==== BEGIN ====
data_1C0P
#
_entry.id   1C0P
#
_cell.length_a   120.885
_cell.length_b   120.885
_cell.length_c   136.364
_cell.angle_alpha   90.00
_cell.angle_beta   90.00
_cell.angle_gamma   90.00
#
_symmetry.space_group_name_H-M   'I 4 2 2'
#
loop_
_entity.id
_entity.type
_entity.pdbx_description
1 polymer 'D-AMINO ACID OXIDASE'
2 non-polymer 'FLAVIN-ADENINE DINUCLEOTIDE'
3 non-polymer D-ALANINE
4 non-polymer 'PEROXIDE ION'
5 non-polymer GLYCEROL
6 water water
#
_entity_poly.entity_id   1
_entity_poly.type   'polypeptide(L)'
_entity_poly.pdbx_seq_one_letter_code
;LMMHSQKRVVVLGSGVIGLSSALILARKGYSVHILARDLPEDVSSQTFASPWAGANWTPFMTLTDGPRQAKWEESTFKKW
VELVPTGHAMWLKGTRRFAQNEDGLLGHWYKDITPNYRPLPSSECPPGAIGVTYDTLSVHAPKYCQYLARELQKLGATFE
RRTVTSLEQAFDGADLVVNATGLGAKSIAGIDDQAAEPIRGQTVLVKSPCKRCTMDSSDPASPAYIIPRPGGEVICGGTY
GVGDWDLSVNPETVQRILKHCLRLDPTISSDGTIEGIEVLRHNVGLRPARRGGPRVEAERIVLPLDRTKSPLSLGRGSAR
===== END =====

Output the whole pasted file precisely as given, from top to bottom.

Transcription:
data_1C0P
#
_entry.id   1C0P
#
_cell.length_a   120.885
_cell.length_b   120.885
_cell.length_c   136.364
_cell.angle_alpha   90.00
_cell.angle_beta   90.00
_cell.angle_gamma   90.00
#
_symmetry.space_group_name_H-M   'I 4 2 2'
#
loop_
_entity.id
_entity.type
_entity.pdbx_description
1 polymer 'D-AMINO ACID OXIDASE'
2 non-polymer 'FLAVIN-ADENINE DINUCLEOTIDE'
3 non-polymer D-ALANINE
4 non-polymer 'PEROXIDE ION'
5 non-polymer GLYCEROL
6 water water
#
_entity_poly.entity_id   1
_entity_poly.type   'polypeptide(L)'
_entity_poly.pdbx_seq_one_letter_code
;LMMHSQKRVVVLGSGVIGLSSALILARKGYSVHILARDLPEDVSSQTFASPWAGANWTPFMTLTDGPRQAKWEESTFKKW
VELVPTGHAMWLKGTRRFAQNEDGLLGHWYKDITPNYRPLPSSECPPGAIGVTYDTLSVHAPKYCQYLARELQKLGATFE
RRTVTSLEQAFDGADLVVNATGLGAKSIAGIDDQAAEPIRGQTVLVKSPCKRCTMDSSDPASPAYIIPRPGGEVICGGTY
GVGDWDLSVNPETVQRILKHCLRLDPTISSDGTIEGIEVLRHNVGLRPARRGGPRVEAERIVLPLDRTKSPLSLGRGSAR